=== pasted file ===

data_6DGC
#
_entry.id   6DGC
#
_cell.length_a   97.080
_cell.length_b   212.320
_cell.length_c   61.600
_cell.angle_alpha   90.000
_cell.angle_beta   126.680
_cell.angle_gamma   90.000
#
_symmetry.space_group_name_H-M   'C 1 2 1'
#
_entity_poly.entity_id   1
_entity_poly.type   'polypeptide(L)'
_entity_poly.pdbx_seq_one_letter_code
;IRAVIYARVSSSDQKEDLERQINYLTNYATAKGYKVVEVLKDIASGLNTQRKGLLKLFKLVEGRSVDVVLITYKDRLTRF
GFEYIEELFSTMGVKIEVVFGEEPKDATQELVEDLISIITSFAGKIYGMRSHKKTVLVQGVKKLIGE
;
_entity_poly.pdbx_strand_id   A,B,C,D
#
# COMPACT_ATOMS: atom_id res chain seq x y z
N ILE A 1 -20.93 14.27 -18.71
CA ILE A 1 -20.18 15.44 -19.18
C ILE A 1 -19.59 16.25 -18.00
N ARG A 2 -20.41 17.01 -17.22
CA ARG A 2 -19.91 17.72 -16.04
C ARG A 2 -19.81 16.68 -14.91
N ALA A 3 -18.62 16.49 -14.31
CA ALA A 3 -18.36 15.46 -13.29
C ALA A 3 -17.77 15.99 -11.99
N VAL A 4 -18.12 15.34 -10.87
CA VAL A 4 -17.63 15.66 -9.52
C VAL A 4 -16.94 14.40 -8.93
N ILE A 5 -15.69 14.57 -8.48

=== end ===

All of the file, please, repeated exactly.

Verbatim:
data_6DGC
#
_entry.id   6DGC
#
_cell.length_a   97.080
_cell.length_b   212.320
_cell.length_c   61.600
_cell.angle_alpha   90.000
_cell.angle_beta   126.680
_cell.angle_gamma   90.000
#
_symmetry.space_group_name_H-M   'C 1 2 1'
#
_entity_poly.entity_id   1
_entity_poly.type   'polypeptide(L)'
_entity_poly.pdbx_seq_one_letter_code
;IRAVIYARVSSSDQKEDLERQINYLTNYATAKGYKVVEVLKDIASGLNTQRKGLLKLFKLVEGRSVDVVLITYKDRLTRF
GFEYIEELFSTMGVKIEVVFGEEPKDATQELVEDLISIITSFAGKIYGMRSHKKTVLVQGVKKLIGE
;
_entity_poly.pdbx_strand_id   A,B,C,D
#
# COMPACT_ATOMS: atom_id res chain seq x y z
N ILE A 1 -20.93 14.27 -18.71
CA ILE A 1 -20.18 15.44 -19.18
C ILE A 1 -19.59 16.25 -18.00
N ARG A 2 -20.41 17.01 -17.22
CA ARG A 2 -19.91 17.72 -16.04
C ARG A 2 -19.81 16.68 -14.91
N ALA A 3 -18.62 16.49 -14.31
CA ALA A 3 -18.36 15.46 -13.29
C ALA A 3 -17.77 15.99 -11.99
N VAL A 4 -18.12 15.34 -10.87
CA VAL A 4 -17.63 15.66 -9.52
C VAL A 4 -16.94 14.40 -8.93
N ILE A 5 -15.69 14.57 -8.48